Market research experts predict that “Super Saturday”, the Saturday before Christmas will be this holiday season’s strongest revenue grosser for shoppers in terms of sales.

Holidays are associated with a great focus on celebrations and gifting traditions. Across the world, apparel and textile manufacturers, buyers and retailers plan their Christmas shipments well in advance to meet the growing demand by consumers. The consumers, on their part, may wait till weekends to hit the stores. They will definitely plan their purchases, well in advance. It is for the store owners to foresee the trend and offer stocks accordingly.

Monday, November 25, 2013

Holiday Shopping Season Forecast Looks Grim

As the holiday shopping season fast approaches, predictions abound regarding its success or failure. At least one major forecaster expects disappointment, potentially the worst season since 2009. 

ShopperTrak predicts that retail sales for this coming November and December will inch up a meager 2.4%, a drop from last year’s 3 percent increase and the 4 percent increases of both 2010 and 2011. These conclusions are based on a wide-ranging statistical analysis of store traffic at more than 60,000 locations.
ShopperTrak’s founder Bill Martin cited a number of factors for the forthcoming malaise, including rising interest rates, congressional infighting over the national budget, uncertainty regarding U.S. involvement in Syria and a bevy of macroeconomic indicators. “It’s got people feeling more tenuous about the holiday season, “ said Martin.

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Monday, November 11, 2013

China’s Textile Industry Leans Green

Speaking at the Texworld USA show in midtown Manhattan, Zhang Yankai, vice president of the China National Textile and Apparel Council, promised an increased commitment by the Chinese textile industry to environmental progress. ‘In the next four years, we are going to work very hard to create a green environment so [the industry] continues growth in the future.”
In a rare moment of candid self-criticism last week,  China issued a report card on the nation’s environmental conditions, describing them as “grim.” The report also noted a “marked deterioration in China’s air, water and land quality.” A shockingly low twenty-seven out of 113 cities evaluated satisfied the bare minimum quality standards, set by the Ministry of Environmental Protection. More than 30 percent of China’s major rivers were labeled either “polluted” or “seriously polluted” while more than 57 percent of the groundwater assessed in 198 cities was “bad or “extremely bad.”

Monday, October 28, 2013

Challenges for Apparel Sourcing

Apparel sourcing is seeing turbulence in the near future, the current industry trends are quite in contrast to what was projected in the last couple of years.

McKinsey & Company had forecast in 2011 that ready-made garment exports would triple in a decade, leading to the countries to rise at the rate of 7-9% and export value of nearly $36-42billion by 2020. But their latest research suggests that Bangladesh seems to have lost much of its magic!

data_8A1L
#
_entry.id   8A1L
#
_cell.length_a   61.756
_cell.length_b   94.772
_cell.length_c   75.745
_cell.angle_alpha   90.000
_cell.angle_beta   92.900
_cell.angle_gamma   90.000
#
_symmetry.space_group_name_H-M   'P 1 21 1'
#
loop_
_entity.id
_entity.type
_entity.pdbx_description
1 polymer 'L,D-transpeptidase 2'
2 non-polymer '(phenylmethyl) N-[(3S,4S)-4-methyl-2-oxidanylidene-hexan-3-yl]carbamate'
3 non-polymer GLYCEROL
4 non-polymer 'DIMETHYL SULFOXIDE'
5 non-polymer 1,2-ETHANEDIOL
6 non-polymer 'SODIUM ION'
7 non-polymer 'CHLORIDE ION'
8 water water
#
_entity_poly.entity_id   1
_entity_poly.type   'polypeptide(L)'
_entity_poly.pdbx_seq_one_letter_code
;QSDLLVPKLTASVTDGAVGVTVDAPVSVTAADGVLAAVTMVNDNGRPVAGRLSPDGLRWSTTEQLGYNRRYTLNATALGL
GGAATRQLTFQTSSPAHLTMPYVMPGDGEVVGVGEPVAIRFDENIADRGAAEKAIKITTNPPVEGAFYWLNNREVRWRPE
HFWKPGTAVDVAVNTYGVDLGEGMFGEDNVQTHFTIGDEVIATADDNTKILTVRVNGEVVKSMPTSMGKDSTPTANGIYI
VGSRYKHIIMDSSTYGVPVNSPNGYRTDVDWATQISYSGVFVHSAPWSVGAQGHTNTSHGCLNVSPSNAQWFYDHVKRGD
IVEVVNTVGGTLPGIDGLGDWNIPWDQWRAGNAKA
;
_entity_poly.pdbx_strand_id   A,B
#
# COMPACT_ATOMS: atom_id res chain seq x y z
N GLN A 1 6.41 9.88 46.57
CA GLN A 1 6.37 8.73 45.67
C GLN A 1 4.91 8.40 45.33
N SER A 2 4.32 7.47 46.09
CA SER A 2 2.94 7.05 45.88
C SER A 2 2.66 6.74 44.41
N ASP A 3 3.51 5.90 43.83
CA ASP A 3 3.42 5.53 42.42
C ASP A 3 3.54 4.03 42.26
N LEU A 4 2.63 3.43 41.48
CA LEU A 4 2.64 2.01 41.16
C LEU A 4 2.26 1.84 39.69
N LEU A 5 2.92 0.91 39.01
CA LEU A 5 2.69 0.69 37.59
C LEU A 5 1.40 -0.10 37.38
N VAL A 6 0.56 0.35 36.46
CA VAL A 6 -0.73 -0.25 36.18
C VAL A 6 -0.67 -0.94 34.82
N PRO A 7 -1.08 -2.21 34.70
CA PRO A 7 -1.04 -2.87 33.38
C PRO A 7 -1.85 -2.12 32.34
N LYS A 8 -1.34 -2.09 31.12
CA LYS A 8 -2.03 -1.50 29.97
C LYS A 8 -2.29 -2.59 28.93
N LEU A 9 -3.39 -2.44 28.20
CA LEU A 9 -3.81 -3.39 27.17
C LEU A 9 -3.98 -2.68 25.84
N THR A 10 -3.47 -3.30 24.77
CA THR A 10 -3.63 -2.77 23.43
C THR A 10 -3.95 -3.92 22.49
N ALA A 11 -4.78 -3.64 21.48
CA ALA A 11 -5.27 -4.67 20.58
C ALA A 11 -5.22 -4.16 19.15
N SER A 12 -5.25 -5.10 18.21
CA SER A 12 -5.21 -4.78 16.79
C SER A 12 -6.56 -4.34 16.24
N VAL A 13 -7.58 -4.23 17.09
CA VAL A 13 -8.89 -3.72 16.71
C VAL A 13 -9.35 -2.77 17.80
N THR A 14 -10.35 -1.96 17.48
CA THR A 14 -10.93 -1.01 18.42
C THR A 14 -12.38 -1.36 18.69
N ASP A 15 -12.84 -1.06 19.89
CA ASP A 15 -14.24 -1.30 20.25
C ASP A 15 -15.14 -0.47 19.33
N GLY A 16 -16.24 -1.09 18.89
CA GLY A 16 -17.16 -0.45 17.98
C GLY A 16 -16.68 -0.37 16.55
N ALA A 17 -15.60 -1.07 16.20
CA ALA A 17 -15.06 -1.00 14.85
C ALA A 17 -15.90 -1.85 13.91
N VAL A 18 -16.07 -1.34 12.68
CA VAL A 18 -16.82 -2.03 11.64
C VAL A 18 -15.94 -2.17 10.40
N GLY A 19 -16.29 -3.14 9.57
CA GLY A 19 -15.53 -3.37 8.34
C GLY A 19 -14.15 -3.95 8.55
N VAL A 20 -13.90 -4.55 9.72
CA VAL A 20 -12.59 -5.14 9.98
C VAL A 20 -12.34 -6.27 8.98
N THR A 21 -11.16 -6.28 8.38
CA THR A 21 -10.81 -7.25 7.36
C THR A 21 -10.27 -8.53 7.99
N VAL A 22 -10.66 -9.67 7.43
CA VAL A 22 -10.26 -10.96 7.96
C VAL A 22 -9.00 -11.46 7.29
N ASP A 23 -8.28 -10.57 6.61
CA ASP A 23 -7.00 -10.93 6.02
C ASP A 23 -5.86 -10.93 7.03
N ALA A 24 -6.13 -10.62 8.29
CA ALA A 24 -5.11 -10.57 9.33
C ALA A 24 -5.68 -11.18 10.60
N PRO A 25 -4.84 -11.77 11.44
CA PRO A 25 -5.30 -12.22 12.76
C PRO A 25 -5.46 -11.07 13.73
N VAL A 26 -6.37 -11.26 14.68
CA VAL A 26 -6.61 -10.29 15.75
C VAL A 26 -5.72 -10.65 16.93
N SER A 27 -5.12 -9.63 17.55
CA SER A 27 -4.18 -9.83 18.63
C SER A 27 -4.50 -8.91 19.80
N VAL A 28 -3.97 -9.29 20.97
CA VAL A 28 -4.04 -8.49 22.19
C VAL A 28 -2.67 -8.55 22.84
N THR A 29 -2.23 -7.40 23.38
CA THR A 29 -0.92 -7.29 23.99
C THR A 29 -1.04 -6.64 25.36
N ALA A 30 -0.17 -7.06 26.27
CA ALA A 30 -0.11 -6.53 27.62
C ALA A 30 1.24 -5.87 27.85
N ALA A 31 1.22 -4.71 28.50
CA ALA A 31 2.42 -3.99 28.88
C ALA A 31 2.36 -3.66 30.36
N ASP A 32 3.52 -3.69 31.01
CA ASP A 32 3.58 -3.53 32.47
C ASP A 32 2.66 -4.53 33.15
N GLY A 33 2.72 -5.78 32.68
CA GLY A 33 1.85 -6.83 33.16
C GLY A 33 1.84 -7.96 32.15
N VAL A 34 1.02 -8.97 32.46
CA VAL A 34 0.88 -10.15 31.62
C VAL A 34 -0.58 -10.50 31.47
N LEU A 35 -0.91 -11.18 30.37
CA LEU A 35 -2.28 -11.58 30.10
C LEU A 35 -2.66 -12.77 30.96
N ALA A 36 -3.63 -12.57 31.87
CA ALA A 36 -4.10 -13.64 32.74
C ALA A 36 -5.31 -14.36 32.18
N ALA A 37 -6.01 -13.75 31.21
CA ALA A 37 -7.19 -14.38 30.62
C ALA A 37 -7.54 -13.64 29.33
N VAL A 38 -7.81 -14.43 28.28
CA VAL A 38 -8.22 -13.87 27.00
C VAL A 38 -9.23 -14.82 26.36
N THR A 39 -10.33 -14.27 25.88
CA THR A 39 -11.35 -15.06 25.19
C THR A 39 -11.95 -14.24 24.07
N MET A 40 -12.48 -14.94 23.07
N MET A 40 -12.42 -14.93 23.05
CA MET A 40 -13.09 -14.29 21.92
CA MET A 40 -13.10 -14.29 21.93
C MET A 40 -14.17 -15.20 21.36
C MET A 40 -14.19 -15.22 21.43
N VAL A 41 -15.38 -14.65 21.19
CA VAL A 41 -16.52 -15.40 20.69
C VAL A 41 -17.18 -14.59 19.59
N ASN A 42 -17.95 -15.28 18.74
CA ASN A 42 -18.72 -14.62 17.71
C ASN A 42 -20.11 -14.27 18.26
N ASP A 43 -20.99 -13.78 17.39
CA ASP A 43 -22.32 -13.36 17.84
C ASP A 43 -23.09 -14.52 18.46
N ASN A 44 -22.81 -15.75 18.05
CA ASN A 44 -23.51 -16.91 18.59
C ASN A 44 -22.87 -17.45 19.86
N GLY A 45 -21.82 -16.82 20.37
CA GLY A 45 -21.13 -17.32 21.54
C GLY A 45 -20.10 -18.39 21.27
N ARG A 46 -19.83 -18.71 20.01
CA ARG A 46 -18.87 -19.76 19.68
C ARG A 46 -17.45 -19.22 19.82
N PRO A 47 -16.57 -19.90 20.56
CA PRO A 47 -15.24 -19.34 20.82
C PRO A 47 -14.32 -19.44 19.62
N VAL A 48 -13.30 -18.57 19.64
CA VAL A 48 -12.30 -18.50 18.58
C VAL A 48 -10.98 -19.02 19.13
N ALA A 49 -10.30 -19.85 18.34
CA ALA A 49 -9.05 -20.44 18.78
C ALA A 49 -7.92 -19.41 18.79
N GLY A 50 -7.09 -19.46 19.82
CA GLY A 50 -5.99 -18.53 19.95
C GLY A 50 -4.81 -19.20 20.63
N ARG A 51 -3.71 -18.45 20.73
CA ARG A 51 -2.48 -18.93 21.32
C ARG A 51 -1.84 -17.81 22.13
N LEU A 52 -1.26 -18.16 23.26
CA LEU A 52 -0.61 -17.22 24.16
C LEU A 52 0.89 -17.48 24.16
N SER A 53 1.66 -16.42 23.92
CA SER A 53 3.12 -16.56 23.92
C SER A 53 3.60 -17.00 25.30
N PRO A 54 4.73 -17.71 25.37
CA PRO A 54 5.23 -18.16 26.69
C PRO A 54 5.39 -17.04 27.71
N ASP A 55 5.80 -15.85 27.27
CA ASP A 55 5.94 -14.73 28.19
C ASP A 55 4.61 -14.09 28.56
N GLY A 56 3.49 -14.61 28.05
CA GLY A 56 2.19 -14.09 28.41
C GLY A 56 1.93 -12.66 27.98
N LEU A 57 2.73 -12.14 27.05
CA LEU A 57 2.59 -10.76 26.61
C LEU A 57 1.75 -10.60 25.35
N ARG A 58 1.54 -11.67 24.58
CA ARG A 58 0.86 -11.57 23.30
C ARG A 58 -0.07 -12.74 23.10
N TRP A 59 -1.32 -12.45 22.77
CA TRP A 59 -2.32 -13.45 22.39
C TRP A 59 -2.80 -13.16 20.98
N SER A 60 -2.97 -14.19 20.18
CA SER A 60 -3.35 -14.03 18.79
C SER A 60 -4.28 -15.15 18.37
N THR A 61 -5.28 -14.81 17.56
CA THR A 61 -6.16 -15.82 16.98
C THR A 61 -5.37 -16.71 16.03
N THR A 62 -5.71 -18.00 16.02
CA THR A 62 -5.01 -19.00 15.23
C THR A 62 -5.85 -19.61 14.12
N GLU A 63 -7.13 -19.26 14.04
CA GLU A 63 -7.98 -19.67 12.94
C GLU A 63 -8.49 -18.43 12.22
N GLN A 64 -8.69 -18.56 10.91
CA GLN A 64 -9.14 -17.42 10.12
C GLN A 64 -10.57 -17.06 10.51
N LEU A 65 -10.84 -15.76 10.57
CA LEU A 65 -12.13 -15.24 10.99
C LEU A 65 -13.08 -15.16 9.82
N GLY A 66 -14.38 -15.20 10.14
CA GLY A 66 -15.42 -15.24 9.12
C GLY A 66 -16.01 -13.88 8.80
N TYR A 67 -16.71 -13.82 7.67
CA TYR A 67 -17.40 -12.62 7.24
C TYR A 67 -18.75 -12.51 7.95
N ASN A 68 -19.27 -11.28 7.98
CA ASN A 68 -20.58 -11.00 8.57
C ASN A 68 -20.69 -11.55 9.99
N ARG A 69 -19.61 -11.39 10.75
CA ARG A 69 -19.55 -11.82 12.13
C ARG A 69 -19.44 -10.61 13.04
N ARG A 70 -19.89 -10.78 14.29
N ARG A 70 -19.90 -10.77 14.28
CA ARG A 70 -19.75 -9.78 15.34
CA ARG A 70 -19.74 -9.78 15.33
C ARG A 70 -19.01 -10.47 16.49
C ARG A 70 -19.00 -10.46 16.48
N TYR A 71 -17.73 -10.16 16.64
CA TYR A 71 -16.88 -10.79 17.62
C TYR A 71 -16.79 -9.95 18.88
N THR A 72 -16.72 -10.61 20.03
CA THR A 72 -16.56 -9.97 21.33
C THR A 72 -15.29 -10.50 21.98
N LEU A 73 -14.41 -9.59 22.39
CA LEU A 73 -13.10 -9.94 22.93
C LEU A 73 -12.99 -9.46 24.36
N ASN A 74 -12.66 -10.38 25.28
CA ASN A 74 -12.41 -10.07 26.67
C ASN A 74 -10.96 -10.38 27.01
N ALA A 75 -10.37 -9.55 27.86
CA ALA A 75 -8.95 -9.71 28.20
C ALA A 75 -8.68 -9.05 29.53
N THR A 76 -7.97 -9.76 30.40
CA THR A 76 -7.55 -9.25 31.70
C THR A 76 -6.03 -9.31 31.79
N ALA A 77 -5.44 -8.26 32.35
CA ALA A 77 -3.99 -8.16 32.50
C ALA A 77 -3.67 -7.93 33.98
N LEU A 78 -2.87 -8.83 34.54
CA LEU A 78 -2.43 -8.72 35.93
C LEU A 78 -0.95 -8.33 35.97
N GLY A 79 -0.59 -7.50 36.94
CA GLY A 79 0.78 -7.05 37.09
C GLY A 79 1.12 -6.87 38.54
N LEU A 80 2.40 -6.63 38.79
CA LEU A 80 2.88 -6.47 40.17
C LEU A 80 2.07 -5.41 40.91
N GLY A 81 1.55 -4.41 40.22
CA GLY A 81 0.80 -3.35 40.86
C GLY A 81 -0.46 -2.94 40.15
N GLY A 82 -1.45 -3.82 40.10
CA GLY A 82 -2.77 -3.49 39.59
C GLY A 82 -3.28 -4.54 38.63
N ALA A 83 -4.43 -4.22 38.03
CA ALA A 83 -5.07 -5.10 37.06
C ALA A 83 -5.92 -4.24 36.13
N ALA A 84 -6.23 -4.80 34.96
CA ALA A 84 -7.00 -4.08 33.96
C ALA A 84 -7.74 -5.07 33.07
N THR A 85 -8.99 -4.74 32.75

A recent survey of chief purchasing officers (CPOs) in European/ U.S. apparel companies cautions about the challenge of shifting production to countries with lower labor costs. In the survey, the recent Rana Plaza factory collapse came out to be the major reason for this downtrend. The Textile industry business profiles indicate that most investors are now more cautious about Bangladesh as a sourcing destination. While in 2011, Bangladesh was ranked by 70% industry players as a hotspot for apparel sourcing, recent data suggests that only one-third industry players rank the country in the top three places for apparel sourcing.
However, Bangladesh still seems to be the country with the greatest scope for apparel sourcing in the near future - which is well-evident with the U.S. data, where the country's shipments increased in 2013.

Continuous rise in sourcing costs:               

The recent McKinsey & Company survey also implies that buyers agree that sourcing costs will rise steadily in the nest one year, ending decades of deflation in apparel prices. Achim Berg, the author of the survey states: "We have now reached a tipping point and it will become even more difficult to keep consumer prices stable"

The up-market segment of large industry players is more affected by this as compared to the mid-market segment. Almost 76% of mid-segment respondents in the survey expect a rise of about 1.7% in costs, irrespective of the sourcing destination. In fact, some expect a rise of up to 4%. The large players said they foresee a rise in sourcing costs by 2-3.5%.

The main factor driving these increasing costs is undoubtedly, labor expenses. Next is the cost of raw material. The shift of purchasing power has worked against the mid-market players.

While the projected sourcing price rise is eventual, some CPOs are trying their best to lessen it - major players are moving greater parts of their sourcing from countries offering cheap labor expenses. This strategic move will pose challenges to value players who began apparel sourcing in such countries, earlier on.
Also, 69% of respondents in the survey stated that proximity was another important factor. Companies now are showing enhanced social responsibility and work on plans to meet any contingencies they could face in the sourcing destinations.

Globally, textile industry business profiles agree that challenges for apparel sourcing shall be immense in the times to come.

Monday, October 21, 2013

Li & Fung Pushes China As Key Sourcing Destination

Li & Fung, which released earnings numbers this week showing falling profits, stated in its earnings call that China has enduring importance as a sourcing destination. The country is key for retailers and importers.

“China continues to be number one,” LF president and CEO Bruce Rockowitz said, announcing the company’s earnings. “A lot of people talk about the end of China; it’s not true. China is the key country for a company that is an importer or retailer.”

Much ink has been spilled over the impact of higher labor costs in China, which have been rising at double-digit rate for over a decade. Rockowitz said that many companies are mitigating those costs by moving to the interior of the country, where wages are lower. Companies are also working with more mechanized factories that use manpower more efficiently.